A lumbar discectomy is a surgical procedure your spine surgeon may recommend to remove a herniated disc that is causing back pain and/or leg pain, numbness or muscle weakness. This procedure may be done using minimally invasive spine surgery.
To relieve pressure on the spinal cord and/or nerve roots, your surgeon may suggest a decompressive surgical procedure called a discectomy. Depending on your condition and specific surgical goals, your surgeon may choose to perform this procedure using a minimally invasive approach.
Traditional, open spine surgery involves cutting or stripping the muscles from the spine. Minimally invasive spine surgery involves a small incision or incisions and muscle dilation, allowing the surgeon to separate the muscles surrounding the spine rather than cutting them.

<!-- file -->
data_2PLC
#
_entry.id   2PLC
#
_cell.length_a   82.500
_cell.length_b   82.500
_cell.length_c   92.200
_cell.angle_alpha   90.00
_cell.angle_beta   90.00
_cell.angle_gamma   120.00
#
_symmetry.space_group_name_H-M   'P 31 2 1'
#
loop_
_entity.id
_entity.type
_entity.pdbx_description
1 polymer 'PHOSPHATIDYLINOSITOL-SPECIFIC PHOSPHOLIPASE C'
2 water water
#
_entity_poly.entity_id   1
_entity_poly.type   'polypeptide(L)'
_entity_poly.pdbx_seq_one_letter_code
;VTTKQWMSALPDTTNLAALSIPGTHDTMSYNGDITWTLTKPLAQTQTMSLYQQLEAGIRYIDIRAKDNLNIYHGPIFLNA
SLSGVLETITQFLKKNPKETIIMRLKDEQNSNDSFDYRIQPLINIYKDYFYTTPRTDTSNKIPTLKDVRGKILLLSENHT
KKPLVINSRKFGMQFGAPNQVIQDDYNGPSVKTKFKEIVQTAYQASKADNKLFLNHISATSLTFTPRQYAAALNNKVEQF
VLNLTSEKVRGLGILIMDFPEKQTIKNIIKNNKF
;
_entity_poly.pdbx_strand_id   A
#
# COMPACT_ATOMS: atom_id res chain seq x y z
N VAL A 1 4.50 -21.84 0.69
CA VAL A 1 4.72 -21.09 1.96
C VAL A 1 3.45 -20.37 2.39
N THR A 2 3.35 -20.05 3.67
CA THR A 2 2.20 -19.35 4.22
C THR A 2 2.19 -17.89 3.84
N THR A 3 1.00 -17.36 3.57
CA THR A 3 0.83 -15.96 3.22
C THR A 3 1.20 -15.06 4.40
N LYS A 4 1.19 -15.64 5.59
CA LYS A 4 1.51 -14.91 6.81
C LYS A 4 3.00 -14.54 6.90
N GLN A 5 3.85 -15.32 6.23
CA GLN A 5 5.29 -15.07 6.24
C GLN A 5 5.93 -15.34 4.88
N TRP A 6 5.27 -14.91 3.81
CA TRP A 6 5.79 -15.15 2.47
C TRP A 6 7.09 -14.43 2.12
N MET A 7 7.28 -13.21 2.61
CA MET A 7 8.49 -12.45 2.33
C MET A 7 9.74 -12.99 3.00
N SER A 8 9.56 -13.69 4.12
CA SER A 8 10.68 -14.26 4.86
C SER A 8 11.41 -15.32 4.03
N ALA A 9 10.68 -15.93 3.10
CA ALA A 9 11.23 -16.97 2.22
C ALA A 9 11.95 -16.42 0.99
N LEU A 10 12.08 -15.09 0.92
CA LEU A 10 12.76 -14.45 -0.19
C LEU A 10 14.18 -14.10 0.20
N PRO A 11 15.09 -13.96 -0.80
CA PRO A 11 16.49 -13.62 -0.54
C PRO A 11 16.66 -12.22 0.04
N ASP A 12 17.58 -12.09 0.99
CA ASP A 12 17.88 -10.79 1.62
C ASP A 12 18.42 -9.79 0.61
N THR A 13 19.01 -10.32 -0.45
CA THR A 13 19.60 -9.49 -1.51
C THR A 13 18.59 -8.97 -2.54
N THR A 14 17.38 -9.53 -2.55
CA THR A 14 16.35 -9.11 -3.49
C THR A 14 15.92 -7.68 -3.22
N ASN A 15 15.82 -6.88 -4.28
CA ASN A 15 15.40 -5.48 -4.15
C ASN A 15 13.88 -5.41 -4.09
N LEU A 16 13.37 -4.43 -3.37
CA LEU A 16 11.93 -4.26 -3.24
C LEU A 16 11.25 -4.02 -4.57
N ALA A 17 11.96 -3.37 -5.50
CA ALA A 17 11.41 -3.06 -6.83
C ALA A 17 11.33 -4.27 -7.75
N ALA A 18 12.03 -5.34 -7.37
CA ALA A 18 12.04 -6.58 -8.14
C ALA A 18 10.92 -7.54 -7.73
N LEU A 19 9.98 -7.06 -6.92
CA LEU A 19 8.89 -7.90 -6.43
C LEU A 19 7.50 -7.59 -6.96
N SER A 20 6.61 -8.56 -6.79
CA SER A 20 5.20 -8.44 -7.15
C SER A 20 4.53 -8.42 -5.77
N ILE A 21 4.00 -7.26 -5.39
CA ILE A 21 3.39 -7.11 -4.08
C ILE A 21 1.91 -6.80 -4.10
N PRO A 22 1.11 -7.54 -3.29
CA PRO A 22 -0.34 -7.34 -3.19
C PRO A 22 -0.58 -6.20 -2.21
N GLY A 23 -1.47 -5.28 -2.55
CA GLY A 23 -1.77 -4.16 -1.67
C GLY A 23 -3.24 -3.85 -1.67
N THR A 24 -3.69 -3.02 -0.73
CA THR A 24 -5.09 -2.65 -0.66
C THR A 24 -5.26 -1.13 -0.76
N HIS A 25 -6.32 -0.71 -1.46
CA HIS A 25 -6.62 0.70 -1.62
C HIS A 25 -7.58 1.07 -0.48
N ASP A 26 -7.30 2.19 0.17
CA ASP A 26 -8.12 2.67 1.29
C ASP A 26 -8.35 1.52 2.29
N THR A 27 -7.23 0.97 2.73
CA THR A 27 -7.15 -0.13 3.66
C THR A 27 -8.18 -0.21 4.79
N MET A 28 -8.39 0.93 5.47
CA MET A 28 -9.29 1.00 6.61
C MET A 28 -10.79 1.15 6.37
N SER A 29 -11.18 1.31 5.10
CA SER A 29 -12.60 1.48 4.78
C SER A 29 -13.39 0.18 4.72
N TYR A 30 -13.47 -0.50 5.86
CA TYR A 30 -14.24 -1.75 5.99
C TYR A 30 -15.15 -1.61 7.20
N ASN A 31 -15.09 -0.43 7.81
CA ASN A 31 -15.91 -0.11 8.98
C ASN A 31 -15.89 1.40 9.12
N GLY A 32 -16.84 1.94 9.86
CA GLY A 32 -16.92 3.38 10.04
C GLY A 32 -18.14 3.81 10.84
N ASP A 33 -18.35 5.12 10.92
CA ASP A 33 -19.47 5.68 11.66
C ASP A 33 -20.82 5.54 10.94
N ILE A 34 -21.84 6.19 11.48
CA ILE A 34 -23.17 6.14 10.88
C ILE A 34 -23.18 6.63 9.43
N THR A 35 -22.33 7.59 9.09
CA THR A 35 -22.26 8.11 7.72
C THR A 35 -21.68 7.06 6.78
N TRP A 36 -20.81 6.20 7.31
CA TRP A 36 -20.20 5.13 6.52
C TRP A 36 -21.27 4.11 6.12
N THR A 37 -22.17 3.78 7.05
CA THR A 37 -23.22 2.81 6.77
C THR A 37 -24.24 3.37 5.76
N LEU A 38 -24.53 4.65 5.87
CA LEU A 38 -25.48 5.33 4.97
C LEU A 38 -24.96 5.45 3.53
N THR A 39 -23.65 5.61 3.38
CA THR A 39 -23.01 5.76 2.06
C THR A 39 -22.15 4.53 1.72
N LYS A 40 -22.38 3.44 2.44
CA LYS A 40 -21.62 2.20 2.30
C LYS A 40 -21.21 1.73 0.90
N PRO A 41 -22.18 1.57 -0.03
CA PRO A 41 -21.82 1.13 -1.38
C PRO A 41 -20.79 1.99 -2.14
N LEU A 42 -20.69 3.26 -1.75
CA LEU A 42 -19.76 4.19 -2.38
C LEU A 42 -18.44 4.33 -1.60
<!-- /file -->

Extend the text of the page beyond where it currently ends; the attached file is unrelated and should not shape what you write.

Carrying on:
Why is it done?
A minimally invasive lumbar discectomy may be recommended if specific conditions are present. In general, spine surgery is recommended when a herniated disc is pressing into or pinching the spinal cord or the nerve root(s) and you are experiencing:
How is it done?
The operation is performed with the patient positioned on his or her stomach.
Herniated Disc Removal
After a small incision is made, the muscles of the spine are dilated, or gently separated, and a tubular retractor is inserted to create a portal through which the surgeon may perform surgery. Through the tubular retractor, a portion of the lamina (the bony vertebral element that covers the posterior portion of the spinal canal) is removed to expose the compressed area of the spinal cord or nerve root(s).
Pressure is relieved by removing the source of compression—all or part of a herniated disc, a rough protrusion of bone called a bone spur, or in some instances a tumor.
The small incision is closed, which typically only leaves behind a minimal scar.
This minimally invasive procedure typically allows many patients to be discharged the same day of surgery; however, some patients will require a longer hospital stay. Many patients notice immediate improvement in some or all of their symptoms; other symptoms may improve more gradually.